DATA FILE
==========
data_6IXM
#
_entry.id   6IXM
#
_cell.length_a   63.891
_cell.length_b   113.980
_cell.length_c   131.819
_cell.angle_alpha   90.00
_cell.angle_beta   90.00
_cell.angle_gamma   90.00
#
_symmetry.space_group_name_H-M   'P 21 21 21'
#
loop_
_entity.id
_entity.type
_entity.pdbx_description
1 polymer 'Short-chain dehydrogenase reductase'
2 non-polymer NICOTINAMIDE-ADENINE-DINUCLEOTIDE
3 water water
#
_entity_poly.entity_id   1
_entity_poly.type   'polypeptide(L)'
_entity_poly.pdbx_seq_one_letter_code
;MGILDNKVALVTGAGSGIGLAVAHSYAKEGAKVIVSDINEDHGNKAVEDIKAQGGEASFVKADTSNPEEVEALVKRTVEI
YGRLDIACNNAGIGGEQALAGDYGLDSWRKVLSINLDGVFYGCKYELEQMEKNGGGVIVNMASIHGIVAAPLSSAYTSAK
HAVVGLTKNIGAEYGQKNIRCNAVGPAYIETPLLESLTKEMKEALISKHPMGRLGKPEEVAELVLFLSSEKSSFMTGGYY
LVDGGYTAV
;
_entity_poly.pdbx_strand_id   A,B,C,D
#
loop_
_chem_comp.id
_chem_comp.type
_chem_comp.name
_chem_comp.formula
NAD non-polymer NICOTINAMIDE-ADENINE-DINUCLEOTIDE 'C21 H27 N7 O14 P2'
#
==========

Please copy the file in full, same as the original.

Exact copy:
data_6IXM
#
_entry.id   6IXM
#
_cell.length_a   63.891
_cell.length_b   113.980
_cell.length_c   131.819
_cell.angle_alpha   90.00
_cell.angle_beta   90.00
_cell.angle_gamma   90.00
#
_symmetry.space_group_name_H-M   'P 21 21 21'
#
loop_
_entity.id
_entity.type
_entity.pdbx_description
1 polymer 'Short-chain dehydrogenase reductase'
2 non-polymer NICOTINAMIDE-ADENINE-DINUCLEOTIDE
3 water water
#
_entity_poly.entity_id   1
_entity_poly.type   'polypeptide(L)'
_entity_poly.pdbx_seq_one_letter_code
;MGILDNKVALVTGAGSGIGLAVAHSYAKEGAKVIVSDINEDHGNKAVEDIKAQGGEASFVKADTSNPEEVEALVKRTVEI
YGRLDIACNNAGIGGEQALAGDYGLDSWRKVLSINLDGVFYGCKYELEQMEKNGGGVIVNMASIHGIVAAPLSSAYTSAK
HAVVGLTKNIGAEYGQKNIRCNAVGPAYIETPLLESLTKEMKEALISKHPMGRLGKPEEVAELVLFLSSEKSSFMTGGYY
LVDGGYTAV
;
_entity_poly.pdbx_strand_id   A,B,C,D
#
loop_
_chem_comp.id
_chem_comp.type
_chem_comp.name
_chem_comp.formula
NAD non-polymer NICOTINAMIDE-ADENINE-DINUCLEOTIDE 'C21 H27 N7 O14 P2'
#